The fee bumping construction I described in the previous post is potentially 
to transaction pinning.

We shared a SINGLE | ANYONECANPAY signature for the first (and only) input of 
transactions to allow any party to append an input and an output in order to 
bump the
transaction fees.
An user would either append an input signed with ALL, or replace their SINGLE | 
signature with one using ALL before broadcasting the transaction.

This allowed one party to decrease the transaction fees down to the minimum 
relay fees,
and possibly pin the transaction by spending their added single-pubkey output.

We now exchange ALL | ANYONECANPAY signatures for revaulting transactions to 
restrict the creation
of a new output only spendable by one party.
The fee bumping is now done in two stages (to avoid consuming an entire utxo) :

       Unvaulting transaction
 | vault prevout | unvault output |------------------
  --------------------------------                    \
                                                       \             Revaulting 
                                                          | unvault prevout    
| new vault output |
                                                          | fee bump prevout   |
                                                         / --------------------
       Single-party wallet transaction                  /
  -----------------------------------------            /
 | wallet prevout | fee bump output        |----------
                  | wallet change output   |

This construction isn't perfect as a malicious party could still pin its fee 
bumping transaction
and prevent the other stakeholders from **immediatly** replacing this input, 
because of the second
rule of BIP125 :
> The replacement transaction may only include an unconfirmed input if that 
> input was included
> in one of the original transactions.

However, I think it's preferable as :
- Depending on the unvault CSV, the honest party might pay a high fee to have 
the fee-bumping
  transaction confirm in one of the next two blocks, and then use this now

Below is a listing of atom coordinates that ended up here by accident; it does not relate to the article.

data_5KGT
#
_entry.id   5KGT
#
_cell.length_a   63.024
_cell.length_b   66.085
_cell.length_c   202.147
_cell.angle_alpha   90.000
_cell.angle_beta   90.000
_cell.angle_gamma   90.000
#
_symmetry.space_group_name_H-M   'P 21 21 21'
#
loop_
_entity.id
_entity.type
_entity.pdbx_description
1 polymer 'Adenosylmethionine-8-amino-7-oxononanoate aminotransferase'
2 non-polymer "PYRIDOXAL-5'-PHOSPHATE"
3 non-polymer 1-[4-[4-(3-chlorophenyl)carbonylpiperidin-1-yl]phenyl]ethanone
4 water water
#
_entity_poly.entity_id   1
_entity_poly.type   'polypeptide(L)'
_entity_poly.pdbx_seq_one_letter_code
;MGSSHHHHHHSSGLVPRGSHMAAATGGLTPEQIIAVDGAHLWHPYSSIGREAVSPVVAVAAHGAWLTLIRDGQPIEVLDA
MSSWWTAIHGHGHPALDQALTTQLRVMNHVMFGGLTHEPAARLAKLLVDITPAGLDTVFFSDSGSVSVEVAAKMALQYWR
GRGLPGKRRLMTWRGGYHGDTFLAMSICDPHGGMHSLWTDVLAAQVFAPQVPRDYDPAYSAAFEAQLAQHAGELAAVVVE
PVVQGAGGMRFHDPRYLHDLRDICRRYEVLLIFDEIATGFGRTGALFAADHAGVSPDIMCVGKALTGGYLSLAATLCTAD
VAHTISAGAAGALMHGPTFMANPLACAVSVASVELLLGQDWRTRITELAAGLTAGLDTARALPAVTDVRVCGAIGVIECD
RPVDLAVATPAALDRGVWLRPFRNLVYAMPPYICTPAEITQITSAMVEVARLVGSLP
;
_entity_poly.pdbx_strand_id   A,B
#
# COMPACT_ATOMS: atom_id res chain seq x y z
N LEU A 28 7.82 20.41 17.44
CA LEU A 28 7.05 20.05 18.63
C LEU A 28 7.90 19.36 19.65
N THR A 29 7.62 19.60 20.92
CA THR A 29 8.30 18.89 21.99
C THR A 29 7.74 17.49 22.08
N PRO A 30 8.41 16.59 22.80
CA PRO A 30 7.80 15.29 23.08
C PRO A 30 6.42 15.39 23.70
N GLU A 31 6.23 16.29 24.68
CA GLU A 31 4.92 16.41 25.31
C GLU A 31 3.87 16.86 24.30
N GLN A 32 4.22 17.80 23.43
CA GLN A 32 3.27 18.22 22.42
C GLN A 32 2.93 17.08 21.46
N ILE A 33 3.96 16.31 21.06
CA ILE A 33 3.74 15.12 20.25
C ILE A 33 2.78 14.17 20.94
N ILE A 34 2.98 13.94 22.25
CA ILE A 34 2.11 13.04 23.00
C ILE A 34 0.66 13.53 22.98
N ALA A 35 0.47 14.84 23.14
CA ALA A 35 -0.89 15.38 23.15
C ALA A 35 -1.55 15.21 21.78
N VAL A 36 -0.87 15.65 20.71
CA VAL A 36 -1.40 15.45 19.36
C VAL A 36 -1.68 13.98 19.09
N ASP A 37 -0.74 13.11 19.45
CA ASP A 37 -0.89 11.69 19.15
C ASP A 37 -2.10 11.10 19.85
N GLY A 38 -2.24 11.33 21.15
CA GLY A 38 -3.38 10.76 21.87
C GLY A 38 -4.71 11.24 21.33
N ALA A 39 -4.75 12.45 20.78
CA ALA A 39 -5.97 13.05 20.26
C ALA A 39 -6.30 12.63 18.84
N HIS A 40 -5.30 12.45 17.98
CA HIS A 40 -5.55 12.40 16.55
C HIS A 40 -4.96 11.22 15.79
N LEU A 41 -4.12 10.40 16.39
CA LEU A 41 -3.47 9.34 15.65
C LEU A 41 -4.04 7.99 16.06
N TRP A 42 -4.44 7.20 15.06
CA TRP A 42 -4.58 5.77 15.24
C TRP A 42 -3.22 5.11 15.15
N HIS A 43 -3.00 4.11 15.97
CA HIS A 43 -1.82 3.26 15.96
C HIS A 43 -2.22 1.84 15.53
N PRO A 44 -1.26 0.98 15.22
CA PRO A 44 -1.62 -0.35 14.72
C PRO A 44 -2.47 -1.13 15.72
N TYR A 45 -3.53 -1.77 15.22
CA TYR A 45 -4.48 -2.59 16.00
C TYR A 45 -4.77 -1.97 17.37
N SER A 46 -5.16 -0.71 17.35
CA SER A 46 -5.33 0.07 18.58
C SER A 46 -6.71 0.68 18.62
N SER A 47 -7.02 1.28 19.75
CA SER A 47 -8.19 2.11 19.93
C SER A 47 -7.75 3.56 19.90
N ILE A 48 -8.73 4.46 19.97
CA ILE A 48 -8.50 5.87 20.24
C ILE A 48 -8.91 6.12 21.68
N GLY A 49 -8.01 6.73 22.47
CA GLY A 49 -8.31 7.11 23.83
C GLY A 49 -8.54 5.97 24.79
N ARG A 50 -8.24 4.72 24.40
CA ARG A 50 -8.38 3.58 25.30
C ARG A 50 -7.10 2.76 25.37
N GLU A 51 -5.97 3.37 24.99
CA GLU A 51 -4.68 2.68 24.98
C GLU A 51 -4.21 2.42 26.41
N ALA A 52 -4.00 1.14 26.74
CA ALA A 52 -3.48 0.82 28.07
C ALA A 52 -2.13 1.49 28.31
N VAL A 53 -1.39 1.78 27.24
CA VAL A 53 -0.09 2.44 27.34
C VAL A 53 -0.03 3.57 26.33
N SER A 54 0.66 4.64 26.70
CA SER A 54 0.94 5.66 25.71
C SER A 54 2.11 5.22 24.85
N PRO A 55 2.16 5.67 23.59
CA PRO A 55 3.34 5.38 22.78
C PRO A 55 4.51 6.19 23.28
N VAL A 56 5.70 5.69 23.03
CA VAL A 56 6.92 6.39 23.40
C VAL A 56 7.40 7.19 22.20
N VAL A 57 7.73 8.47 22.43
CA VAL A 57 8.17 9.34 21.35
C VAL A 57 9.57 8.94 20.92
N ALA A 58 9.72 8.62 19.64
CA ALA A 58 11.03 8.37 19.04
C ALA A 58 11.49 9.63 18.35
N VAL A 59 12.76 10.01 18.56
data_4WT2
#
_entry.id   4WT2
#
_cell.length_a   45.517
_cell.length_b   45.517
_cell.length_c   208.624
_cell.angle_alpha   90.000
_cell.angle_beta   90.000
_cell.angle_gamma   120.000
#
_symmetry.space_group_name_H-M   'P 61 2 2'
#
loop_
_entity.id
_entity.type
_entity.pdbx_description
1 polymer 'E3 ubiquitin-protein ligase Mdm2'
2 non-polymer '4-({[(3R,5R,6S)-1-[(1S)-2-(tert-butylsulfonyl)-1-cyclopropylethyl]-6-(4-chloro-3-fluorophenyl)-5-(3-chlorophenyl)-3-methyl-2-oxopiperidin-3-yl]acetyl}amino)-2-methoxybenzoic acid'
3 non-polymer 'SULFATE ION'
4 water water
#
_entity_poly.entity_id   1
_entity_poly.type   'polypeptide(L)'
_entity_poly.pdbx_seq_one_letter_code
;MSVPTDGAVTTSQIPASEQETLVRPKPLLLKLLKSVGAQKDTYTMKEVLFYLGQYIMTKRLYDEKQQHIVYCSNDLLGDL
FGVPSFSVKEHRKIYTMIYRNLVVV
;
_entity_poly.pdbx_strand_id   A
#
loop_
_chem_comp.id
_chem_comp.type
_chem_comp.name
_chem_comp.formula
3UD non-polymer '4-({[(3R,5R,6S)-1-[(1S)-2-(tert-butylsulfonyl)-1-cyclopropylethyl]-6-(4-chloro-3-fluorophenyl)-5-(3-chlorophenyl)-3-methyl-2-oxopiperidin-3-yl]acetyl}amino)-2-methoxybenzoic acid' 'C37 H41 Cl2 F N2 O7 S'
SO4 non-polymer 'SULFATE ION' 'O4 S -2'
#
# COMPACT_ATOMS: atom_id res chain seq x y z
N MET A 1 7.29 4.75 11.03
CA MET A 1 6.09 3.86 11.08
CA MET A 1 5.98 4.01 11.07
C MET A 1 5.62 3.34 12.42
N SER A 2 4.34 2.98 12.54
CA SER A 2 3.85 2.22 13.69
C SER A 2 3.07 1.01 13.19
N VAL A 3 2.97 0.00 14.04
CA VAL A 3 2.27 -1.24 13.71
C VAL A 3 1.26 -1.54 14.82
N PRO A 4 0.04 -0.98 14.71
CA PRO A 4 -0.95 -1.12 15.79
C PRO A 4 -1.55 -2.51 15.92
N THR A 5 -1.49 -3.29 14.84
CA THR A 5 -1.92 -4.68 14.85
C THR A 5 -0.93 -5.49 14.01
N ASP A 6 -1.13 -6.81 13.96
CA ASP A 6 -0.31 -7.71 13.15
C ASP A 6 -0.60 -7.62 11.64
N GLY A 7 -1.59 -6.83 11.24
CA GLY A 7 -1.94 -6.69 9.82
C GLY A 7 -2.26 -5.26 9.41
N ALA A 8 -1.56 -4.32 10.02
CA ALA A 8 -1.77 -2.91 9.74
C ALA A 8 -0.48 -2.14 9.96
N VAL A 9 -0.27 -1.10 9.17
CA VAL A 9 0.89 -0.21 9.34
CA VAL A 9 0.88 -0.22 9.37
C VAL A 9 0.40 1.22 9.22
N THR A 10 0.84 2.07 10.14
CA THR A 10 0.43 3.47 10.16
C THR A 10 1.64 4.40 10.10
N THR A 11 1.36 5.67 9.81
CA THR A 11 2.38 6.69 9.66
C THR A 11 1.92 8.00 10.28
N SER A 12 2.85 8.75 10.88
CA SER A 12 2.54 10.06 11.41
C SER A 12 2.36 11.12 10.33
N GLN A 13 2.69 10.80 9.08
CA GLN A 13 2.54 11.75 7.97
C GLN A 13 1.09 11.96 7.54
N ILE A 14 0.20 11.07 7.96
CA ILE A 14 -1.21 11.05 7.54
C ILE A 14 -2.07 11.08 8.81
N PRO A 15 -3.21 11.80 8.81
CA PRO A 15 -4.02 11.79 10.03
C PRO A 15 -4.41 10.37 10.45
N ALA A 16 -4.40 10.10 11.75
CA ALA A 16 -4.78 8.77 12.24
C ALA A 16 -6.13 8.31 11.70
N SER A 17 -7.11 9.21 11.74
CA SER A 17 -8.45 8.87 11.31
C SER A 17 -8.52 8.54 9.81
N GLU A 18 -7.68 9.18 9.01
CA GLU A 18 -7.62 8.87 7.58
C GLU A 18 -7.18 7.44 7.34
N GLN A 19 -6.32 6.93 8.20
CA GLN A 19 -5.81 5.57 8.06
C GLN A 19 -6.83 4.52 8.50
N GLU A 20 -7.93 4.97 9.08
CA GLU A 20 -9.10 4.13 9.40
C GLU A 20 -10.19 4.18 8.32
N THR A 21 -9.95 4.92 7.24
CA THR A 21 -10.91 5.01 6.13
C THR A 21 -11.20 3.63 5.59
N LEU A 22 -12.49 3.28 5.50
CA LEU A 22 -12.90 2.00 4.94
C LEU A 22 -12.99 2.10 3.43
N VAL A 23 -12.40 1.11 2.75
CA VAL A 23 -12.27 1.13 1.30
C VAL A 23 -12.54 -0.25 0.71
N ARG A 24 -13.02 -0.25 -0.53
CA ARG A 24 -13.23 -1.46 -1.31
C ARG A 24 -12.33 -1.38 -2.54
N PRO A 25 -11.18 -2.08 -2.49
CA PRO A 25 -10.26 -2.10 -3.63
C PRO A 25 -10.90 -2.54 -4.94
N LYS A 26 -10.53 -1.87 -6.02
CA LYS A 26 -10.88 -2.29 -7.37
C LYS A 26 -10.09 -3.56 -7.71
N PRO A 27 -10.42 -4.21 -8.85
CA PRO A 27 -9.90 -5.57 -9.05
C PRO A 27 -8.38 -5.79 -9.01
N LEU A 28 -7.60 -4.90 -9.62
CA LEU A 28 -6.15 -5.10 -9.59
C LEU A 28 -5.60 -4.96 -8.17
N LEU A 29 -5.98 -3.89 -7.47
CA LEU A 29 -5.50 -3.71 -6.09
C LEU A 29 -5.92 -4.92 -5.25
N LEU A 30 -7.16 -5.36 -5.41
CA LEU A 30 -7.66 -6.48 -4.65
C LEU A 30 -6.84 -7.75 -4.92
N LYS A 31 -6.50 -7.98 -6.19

confirmed output as an
  additional input of the revaulting transaction.
- If the amount is consequent, the honest party may sacrifice an entire 
confirmed utxo from its
  wallet (effectively skipping the fee bumping transaction).
- It's realistic to expect, for such an application, users' wallets to have a 
pool of confirmed
  utxo that might be sacrificed if the amount is consequent AND the CSV is so 
small (which is
  anyway a bad idea in the first place) that you are not sure to have the fee 
bumping transaction
  to be confirmed before its maturity, ).

Antoine / Darosior

‐‐‐‐‐‐‐ Original Message ‐‐‐‐‐‐‐
Le vendredi, avril 24, 2020 5:00 PM, darosior <> a écrit 

> Hi all,
> Kevin Loaec and I have been working on a new multiparty vault architecture 
> and I think it reached the point where we’d welcome some feedback.
> Intended usage and limitations
> ===============================
> The aim is to secure the shared storage of coins without relying on a trusted 
> third party and by disincentivizing theft attempts, while not restricting the 
> usage of the funds for day-to-day operations.
> Revault uses N-of-N multisigs and thus does not protect against intentional 
> locking of funds (such as refusal to sign, or key erasure). Therefore it 
> assumes its users (likely companies with already on-going agreements between 
> shareholders) to be able to solve intentional blockage outside the Bitcoin 
> network (such as through legal contracts).
> The actual architecture
> ========================
> We called it revault as it relies on pre-signed and revocable (revaultable) 
> transactions.
> The users pre-sign a transaction chain as the only used way to spend from a 
> vault output.
> They would have signed a set of transactions to either cancel a spend attempt 
> or lock the funds for some time beforehand. The funds are always better 
> locked for a long time than stolen.
> The transactions
> ----------------
> The system is composed of mainly 6 transaction types (with N the number of 
> stakeholders) :
> -   The “vault” transaction which pays to a N-of-N, by which funds are